Conservative as it may seem, I really do prefer motorcycles with conventional handlebars. Clip-ons, even the best of them, are ultimately best left to the race track. My quest for such a motorcycle ended with TVS calling to say that it had yet another long-term test machine ready for us. This time, it was the Apache RTR 160 4V’s turn to join the fleet.
REFINED REVELATION: Refined motor makes for breezy commuting performance.
Ours came in a delectable red (TVS really does get its reds right) and almost straight off the production line, leaving me to complete the run-in. I had come away quite impressed in a previous encounter with the 160 4V, particularly owing to its refinement, agility and comfort. And so, this was something I was looking forward to over my commutes, especially since I clock roughly 80km a day.
SEAT YOURSELF: Single-piece seat is well-finished and comfy for two-up riding.
The RTR 160 4V blended into my weekdays effortlessly. Thanks to the borrowed 200 4V platform, it is now a larger, roomier motorcycle and decently accommodating of a pillion, too – these are aspects I hold quite dearly, of late. On another note, TVS seems to be taking its visual quality (paint, fit and finish) levels up a notch with every new product it launches; and the RTR 160 4V is quite a sight, especially right after a detailed wash.
RAISE THE BAR: Well, literally. A higher handlebar would suit its urban focus better.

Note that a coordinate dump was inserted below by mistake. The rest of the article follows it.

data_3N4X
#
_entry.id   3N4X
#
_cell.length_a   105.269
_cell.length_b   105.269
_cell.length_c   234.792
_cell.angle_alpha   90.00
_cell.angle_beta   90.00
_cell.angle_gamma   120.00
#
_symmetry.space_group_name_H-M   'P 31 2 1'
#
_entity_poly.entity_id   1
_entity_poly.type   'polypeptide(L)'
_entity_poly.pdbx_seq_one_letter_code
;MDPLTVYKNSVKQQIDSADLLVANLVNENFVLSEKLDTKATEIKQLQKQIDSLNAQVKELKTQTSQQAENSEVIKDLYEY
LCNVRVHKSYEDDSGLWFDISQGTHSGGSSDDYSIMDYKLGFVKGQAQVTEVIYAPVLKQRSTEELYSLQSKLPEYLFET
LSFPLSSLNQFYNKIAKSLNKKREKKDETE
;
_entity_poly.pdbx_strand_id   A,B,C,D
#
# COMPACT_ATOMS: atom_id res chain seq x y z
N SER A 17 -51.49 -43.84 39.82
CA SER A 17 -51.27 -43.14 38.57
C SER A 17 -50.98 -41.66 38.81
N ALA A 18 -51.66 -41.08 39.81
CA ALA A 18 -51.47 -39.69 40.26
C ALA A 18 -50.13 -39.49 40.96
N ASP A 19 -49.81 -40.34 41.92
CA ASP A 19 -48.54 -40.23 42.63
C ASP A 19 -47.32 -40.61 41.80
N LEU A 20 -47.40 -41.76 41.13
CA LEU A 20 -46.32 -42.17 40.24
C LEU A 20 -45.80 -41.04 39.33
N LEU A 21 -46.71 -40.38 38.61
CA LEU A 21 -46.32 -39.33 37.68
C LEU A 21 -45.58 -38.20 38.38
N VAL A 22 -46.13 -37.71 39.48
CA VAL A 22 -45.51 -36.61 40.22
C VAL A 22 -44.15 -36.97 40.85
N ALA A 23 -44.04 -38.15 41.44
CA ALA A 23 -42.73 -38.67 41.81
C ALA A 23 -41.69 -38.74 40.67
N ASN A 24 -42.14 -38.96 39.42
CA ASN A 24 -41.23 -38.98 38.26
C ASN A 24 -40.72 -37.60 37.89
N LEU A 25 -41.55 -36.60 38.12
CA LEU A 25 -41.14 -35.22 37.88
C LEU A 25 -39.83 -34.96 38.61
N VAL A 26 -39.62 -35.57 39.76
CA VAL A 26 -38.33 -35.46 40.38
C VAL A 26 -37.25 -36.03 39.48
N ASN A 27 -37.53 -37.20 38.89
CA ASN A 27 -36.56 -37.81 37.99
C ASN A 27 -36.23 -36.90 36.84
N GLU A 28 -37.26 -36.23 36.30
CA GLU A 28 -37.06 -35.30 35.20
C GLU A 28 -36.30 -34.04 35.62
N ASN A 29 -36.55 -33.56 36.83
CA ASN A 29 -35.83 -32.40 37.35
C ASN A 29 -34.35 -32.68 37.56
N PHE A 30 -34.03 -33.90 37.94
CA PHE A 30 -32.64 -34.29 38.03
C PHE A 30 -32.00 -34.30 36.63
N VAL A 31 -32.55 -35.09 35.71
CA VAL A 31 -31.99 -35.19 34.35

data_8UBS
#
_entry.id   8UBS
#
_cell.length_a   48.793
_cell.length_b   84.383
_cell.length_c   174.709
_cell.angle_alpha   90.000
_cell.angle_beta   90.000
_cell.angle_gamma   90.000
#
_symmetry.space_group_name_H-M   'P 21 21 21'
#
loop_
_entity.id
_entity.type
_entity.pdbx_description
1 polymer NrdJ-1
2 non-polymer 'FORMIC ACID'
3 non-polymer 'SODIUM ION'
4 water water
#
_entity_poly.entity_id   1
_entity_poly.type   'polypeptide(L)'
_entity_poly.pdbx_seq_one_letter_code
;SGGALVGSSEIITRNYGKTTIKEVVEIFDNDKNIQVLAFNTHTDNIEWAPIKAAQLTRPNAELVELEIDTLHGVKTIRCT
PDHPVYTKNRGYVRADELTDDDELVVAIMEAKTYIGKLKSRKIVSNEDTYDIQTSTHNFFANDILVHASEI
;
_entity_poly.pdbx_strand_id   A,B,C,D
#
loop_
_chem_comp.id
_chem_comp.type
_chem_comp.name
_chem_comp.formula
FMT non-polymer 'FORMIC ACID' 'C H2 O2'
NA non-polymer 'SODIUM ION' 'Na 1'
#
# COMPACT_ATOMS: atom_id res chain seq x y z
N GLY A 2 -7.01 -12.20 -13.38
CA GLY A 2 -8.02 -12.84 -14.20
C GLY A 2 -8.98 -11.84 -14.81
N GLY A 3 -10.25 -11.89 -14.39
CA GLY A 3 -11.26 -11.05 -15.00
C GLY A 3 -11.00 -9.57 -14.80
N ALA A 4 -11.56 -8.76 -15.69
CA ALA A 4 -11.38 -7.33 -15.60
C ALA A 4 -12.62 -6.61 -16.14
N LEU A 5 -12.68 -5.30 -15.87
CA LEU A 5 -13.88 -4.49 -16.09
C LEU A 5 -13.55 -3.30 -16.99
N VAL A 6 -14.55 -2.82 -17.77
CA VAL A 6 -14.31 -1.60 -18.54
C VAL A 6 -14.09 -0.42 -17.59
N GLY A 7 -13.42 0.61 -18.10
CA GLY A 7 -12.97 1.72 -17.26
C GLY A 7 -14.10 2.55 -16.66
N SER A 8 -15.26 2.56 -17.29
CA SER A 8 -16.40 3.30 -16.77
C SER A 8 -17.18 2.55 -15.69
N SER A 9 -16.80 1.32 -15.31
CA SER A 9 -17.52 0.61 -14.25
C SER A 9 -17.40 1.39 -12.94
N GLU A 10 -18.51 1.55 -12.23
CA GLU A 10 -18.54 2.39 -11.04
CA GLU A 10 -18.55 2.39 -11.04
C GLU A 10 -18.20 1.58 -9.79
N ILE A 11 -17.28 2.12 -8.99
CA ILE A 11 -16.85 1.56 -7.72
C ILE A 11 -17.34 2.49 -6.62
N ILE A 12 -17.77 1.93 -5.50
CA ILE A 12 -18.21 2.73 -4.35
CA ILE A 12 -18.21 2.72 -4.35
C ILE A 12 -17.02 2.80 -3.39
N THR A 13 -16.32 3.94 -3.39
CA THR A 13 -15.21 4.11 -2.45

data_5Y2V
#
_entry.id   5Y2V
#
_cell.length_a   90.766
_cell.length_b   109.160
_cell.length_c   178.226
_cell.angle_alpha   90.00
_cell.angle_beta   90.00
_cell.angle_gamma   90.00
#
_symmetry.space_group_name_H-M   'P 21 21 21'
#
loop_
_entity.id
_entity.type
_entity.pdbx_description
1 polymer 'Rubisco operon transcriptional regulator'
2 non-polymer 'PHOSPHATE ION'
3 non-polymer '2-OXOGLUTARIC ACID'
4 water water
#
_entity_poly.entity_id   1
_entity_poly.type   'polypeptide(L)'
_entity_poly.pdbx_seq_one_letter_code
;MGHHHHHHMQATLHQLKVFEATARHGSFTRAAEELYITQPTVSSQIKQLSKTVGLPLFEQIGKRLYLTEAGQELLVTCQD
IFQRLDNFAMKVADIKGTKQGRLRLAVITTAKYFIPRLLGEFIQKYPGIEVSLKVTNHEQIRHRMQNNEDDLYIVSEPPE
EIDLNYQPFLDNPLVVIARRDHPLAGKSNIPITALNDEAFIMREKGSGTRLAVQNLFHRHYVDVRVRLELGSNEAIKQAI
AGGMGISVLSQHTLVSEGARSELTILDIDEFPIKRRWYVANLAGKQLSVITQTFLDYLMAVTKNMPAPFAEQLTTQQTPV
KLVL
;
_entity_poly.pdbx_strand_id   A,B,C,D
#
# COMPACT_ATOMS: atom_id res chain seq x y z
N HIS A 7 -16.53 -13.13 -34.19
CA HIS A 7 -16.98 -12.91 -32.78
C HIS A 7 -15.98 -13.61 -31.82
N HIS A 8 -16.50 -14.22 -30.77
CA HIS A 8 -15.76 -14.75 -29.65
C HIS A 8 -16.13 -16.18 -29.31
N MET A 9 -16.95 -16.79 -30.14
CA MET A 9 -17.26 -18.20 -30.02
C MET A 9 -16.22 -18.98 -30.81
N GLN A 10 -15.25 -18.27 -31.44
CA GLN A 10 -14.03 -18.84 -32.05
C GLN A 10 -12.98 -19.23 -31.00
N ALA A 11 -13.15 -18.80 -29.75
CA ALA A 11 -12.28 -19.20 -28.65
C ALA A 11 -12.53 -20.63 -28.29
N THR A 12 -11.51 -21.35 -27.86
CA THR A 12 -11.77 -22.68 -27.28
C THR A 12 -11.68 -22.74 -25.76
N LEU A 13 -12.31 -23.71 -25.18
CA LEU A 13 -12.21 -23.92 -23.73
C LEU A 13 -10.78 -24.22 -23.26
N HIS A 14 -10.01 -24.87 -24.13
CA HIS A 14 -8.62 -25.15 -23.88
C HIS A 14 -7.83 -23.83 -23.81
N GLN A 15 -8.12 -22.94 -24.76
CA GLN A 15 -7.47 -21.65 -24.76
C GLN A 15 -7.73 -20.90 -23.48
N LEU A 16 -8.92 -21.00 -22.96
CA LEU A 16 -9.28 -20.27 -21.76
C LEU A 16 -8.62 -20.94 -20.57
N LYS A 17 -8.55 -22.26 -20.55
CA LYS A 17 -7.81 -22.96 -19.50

So far, I’ve ridden the 160 4V purely in the city, although I do predict a few inter-city runs coming its way, soon enough. Confined to Mumbai’s torturous traffic conditions, the 160 4V has given me no reason to be disappointed. It is, in fact, a rather comfortable way of moving around town, with neither the dynamic limitations of a scooter nor the commitment-heavy nature of a faired/larger motorcycle. It may not be the fastest motorcycle in the Autocar India garage, but it is certainly most capable of jumping over speed-breakers, for one.
MIRROR FINISH: Rubber shroud for mirrors slides out of position easily and often.
To me, the highlight of living with the RTR 160 4V is its balance between being pliant, reasonably quick, efficient and comfortable. That’s a lot of roles to play and it performs each of these with appreciable finesse. The only thing I’d change is the handlebar – I’d like a taller one, for the sake of more leverage and a more stress-free riding position. If my virtual shopping cart is to be believed, a replacement bar (from a rival motorcycle – heh!) should be at my doorstep by the time you read this.